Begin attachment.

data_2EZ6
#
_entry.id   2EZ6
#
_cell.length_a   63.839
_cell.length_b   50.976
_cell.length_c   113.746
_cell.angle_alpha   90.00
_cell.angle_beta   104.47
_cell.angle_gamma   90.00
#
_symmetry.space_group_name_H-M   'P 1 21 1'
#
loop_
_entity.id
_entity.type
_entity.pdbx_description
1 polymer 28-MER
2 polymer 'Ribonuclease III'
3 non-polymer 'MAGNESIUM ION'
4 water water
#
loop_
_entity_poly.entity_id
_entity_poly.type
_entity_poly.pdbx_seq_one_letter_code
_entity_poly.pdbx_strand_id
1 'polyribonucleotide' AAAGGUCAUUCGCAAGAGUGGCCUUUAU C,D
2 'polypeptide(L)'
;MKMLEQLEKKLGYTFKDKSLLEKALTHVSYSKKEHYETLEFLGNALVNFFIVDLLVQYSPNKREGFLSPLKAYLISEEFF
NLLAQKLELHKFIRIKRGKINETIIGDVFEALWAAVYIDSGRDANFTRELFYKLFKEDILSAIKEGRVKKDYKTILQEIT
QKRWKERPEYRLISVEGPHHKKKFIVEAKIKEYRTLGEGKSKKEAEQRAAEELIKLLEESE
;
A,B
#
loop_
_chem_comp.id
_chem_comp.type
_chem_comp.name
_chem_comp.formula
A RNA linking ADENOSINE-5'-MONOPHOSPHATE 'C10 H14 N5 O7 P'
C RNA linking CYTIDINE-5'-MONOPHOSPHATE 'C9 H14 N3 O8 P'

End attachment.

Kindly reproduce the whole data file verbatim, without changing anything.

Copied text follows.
data_2EZ6
#
_entry.id   2EZ6
#
_cell.length_a   63.839
_cell.length_b   50.976
_cell.length_c   113.746
_cell.angle_alpha   90.00
_cell.angle_beta   104.47
_cell.angle_gamma   90.00
#
_symmetry.space_group_name_H-M   'P 1 21 1'
#
loop_
_entity.id
_entity.type
_entity.pdbx_description
1 polymer 28-MER
2 polymer 'Ribonuclease III'
3 non-polymer 'MAGNESIUM ION'
4 water water
#
loop_
_entity_poly.entity_id
_entity_poly.type
_entity_poly.pdbx_seq_one_letter_code
_entity_poly.pdbx_strand_id
1 'polyribonucleotide' AAAGGUCAUUCGCAAGAGUGGCCUUUAU C,D
2 'polypeptide(L)'
;MKMLEQLEKKLGYTFKDKSLLEKALTHVSYSKKEHYETLEFLGNALVNFFIVDLLVQYSPNKREGFLSPLKAYLISEEFF
NLLAQKLELHKFIRIKRGKINETIIGDVFEALWAAVYIDSGRDANFTRELFYKLFKEDILSAIKEGRVKKDYKTILQEIT
QKRWKERPEYRLISVEGPHHKKKFIVEAKIKEYRTLGEGKSKKEAEQRAAEELIKLLEESE
;
A,B
#
loop_
_chem_comp.id
_chem_comp.type
_chem_comp.name
_chem_comp.formula
A RNA linking ADENOSINE-5'-MONOPHOSPHATE 'C10 H14 N5 O7 P'
C RNA linking CYTIDINE-5'-MONOPHOSPHATE 'C9 H14 N3 O8 P'